Instead of taking some time to develop a clear message or game plan to roll herself out post campaign, Palin is heading out blind. Watch this clip and ignore the guy mocking Sarah Palin afterwards.
The one question that Palin will be asked in every interview is if she will run for President in 2012. The answer she gave in the answer above showed she wasn't even ready to answer that question which is unbelievable to me.
There are many mistakes that we make in our professional lives. Celebrities have a tendency to fall into the trap of overexposure, Politicians often suffer when they lack a consistent message, and in everyday jobs or in school we all know how awful it is to be unprepared is.
Sarah Palin can answer D to the mistakes above,, as in 'all of the above' in her post election roll out.
She may come out of this week with better numbers than she had before, but her early interviews are going to do what her Gibson and Couric interviews did during the campaign. Inspire the Right Wing to like her and the rest of the country to roll their eyes at her.
Tuesday, November 11, 2008
The three regular readers of this blog know these funks come upon me every eight weeks or so and this one could not have come at a worse time for a political blog. To hit a spell of writers depression right after an election that you have been obsessing about for over a year?
That said 17people will be coming back with a new style of shorter and more frequent links and posts to follow the transition of power and the stories of the Congress.
Yet I can't go forward without writing about the experience and feelings at Grant Park and in Chicago last Tuesday night.
How many ways can you say something was amazing or historic? The rally on Tuesday was a high that is almost impossible to quantify in any appropriate way.
Grant Park and the streams of people flooding the streets of Chicago afterwards was like nothing I have ever seen or can imagine ever seeing again.
The moments and experiences were many for me:
- Taking pictures with strangers in the L station because of wearing a 'Yes We Can' shirt
- The explosion of cheering in Bar Louie when MSNBC projected Pennsylvania for Obama
- The buzz in line to get in the rally when news of Ohio hit
- The eruption of the crowd when Virginia was called for Obama once we were in the rally
- The boos when states were called for McCain (Like people expected Louisiana to go to Obama? lol)
- The sheer joy and jubilation of men and women of so many backgrounds with tears coming down their faces (myself included) upon hearing CNN project Barack Obama President
- The respect shown and continued tears during the incredibly gracious and 'Patriotic' speech of John McCain
- Then the image of our next President delivering yet another amazing piece of oratory.
- The incredible pride and feeling of walking down the middle of the Magnificent Mile in Chicago seeing the vast array of people celebrating a political victory.
There were two things that really hit me.
First, this wasn't a city celebrating a Super Bowl or an NBA Championship. This was people celebrating a political victory. What was more amazing was that it was not just Chicago,, it was many places all over the country. We looked like a country celebrating a revolution or freedom, more than a new President.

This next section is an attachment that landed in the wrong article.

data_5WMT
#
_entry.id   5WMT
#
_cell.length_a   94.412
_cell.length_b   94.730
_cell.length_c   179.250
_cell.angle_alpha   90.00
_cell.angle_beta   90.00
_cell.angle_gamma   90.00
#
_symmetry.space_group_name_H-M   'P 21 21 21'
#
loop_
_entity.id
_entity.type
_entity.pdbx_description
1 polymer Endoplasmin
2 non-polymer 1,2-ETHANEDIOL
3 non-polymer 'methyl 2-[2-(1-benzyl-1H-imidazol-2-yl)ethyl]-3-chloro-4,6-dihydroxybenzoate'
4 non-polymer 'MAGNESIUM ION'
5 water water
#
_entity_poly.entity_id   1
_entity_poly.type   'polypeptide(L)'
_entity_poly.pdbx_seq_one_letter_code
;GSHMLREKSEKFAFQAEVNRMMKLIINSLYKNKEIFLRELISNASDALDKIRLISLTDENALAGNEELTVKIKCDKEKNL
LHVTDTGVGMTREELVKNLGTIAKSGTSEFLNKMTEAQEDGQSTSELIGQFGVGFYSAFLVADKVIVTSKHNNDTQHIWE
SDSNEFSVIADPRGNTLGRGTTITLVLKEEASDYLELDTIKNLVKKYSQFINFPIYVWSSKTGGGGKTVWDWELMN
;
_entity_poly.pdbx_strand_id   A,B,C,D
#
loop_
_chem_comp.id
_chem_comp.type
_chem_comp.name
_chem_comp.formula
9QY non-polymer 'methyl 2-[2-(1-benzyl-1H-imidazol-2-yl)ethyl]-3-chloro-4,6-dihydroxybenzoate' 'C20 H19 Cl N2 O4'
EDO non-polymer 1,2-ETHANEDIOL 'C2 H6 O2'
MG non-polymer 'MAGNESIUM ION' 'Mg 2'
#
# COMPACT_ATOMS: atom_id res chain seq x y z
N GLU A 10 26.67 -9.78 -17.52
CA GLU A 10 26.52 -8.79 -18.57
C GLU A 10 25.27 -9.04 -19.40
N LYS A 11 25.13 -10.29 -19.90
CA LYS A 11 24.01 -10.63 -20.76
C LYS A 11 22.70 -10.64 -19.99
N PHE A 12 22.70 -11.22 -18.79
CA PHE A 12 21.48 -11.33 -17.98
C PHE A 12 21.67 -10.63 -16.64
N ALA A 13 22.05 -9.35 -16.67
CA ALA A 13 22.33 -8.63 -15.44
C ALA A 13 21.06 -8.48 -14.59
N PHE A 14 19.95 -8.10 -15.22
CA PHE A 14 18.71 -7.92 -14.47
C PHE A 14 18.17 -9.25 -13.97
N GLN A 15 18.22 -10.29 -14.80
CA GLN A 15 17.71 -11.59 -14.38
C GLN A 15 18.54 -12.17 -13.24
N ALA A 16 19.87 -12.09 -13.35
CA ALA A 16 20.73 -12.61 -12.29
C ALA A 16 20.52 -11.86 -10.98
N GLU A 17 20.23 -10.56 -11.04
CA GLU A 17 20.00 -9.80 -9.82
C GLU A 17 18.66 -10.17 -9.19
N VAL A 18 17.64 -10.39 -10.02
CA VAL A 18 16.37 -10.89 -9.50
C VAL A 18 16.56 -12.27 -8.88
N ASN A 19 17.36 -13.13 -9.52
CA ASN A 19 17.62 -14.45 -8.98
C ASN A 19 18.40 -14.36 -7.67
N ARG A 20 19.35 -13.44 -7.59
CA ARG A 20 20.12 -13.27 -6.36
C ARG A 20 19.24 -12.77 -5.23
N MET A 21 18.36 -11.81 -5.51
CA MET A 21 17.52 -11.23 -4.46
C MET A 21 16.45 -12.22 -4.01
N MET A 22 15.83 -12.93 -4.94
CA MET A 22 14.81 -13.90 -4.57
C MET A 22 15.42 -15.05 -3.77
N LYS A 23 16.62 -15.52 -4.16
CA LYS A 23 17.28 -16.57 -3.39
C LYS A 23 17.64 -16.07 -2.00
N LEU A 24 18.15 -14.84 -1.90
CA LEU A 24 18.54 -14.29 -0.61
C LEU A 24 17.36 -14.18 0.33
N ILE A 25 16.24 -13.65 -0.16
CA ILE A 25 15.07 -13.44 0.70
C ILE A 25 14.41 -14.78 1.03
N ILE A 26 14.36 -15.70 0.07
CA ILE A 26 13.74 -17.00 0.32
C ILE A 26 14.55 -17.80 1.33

The second thing is more personal to me and I would guess many others who have been battled on the ground across the country for the past 8+ years.
A sense of vindication.
Not just because of Obama won, but because the country reaffirmed its vote in the midterm elections two years ago. The voters rather convincingly denounced the eight years of President Bush, neo-conservatism, and most importantly did it at the voting booth and not just in 'opinion polls'.
Too many forget that questioning President Bush wasn't always easy and certainly not as popular as it has been the past 3 years.
For many of us, for quite a few years, dissent from this President on things like tax cuts, the Patriot Act, out of control spending, the Iraq War, etc. was denounced as 'Anti-American' and in some circles labeled even worse.
It felt as though in 2000, 2002, and 2004 no matter how 'right' we may have been or thought we were on issues,,, the Bush-Rove operation kicked our ass in elections.
Having good candidates, or a vision for the country doesn't work if you don't control any aspects of the government. At some point,,, you have to win,, and as a Democrat and Cubs fan,, it was a nice feeling to finally win one.
It started in 2006 when the country saw through the myth that was 'Compassionate Conservatism' and the evidence we have today is a 57+ seats in the Senate, 258+ seats in the House of Representatives, and a progressive Northerner from Chicago in the White House.
Tuesday, November 4, 2008
However thanks to the best sister around I will be attending the rally in Grant Park for Barack Obama this evening. When she first asked me to go I declined because I thought it would be better to watch the coverage at home.
But I received some great advice this weekend from one of my best friends in politics who said,
"YOU HAVE TO GO! ARE YOU KIDDING ME?!?!?"
(If he reads this,,,,, ok, it wasn't in capital letters but for an understated person it came off that way,, lol)
So for those of you that know me, keep an eye out for me in Grant Park, and for those of you who read this blog,,, I will have a full report for you tomorrow.